Far from formulaic
Combining science, technology, engineering and mathematics with dance is what the students at John Curtin College of the Arts have been doing. Students attended a workshop at Curtin University as part of Science Week.
COMBINING dance with science, technology, engineering, and mathematics (Stem) is just a normal day for Year 10 students at John Curtin College of the Arts.
The students will participate in a guided workshop on coding and how to program lights that respond to either sound or movement at Curtin University.
Science teacher and science Stem outreach officer Peta Scorer said both arts and Stem subjects used higher order thinking skills.
“Many people think you can only be good at one or the other,” she said.
“In fact, many scientist and mathematicians have been great artists and viceversa.
“Dance and its chorography uses pure geometry and is driven by physical laws.”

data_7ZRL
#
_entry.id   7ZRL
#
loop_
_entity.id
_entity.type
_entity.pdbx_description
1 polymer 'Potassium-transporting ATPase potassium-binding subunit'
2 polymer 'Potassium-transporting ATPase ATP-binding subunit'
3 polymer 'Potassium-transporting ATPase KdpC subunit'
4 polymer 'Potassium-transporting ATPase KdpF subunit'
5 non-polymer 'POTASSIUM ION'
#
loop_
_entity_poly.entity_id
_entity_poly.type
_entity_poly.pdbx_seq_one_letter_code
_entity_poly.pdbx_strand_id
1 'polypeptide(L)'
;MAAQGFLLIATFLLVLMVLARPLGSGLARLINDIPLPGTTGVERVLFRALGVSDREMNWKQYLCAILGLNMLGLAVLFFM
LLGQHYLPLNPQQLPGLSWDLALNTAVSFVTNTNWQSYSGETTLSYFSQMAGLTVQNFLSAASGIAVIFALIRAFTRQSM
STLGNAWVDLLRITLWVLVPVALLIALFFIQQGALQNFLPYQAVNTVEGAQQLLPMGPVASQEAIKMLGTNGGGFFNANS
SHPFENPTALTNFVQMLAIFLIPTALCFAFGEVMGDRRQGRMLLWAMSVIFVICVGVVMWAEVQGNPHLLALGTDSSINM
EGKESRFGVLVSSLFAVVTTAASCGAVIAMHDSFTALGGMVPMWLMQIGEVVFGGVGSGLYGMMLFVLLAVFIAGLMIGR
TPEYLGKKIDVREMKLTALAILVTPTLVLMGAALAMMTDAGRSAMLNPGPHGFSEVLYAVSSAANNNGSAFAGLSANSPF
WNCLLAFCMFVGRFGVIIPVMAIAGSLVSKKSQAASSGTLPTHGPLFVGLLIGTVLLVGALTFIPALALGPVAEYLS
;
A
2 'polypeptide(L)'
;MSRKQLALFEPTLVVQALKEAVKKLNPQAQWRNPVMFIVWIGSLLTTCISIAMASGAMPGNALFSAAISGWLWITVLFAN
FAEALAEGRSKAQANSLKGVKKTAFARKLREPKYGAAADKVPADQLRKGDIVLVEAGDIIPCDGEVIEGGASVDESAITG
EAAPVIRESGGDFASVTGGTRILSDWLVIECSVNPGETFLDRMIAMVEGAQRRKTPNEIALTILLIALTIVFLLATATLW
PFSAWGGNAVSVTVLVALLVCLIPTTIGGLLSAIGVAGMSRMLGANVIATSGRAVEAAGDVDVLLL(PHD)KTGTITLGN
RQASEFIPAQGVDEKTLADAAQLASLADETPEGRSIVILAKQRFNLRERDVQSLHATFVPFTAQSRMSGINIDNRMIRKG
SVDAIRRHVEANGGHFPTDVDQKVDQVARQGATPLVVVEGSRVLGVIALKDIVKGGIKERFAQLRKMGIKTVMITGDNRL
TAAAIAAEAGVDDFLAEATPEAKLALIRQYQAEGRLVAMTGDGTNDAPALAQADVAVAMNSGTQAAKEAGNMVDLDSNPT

Ms Scorer said the students programmed lights to reflect the colours and the speeds that they would prefer to have complement their movements.
“The students then created a short dance that was presented with and performed with their lights,” she said.
Dance co-ordinator Judy Hendrickse said she hoped students feel more comfortable engaging in Stem concepts.
“Both Stem and dance is about finding new solutions, new possibilities and creating something that has not existed prior,” she said.
Dancers Esta Perrone, Chelsea Pianto, Georgia Walker and Olivia Jason with (front) Law Collins, Willow Armitstead and Sasha Currie.
Dancers from left: Esta Perrone, Chelsea Pianto, Georgia Walker and Olivia Jason. Foreground: Law Collins, Sasha Currie and Willow Armitstead.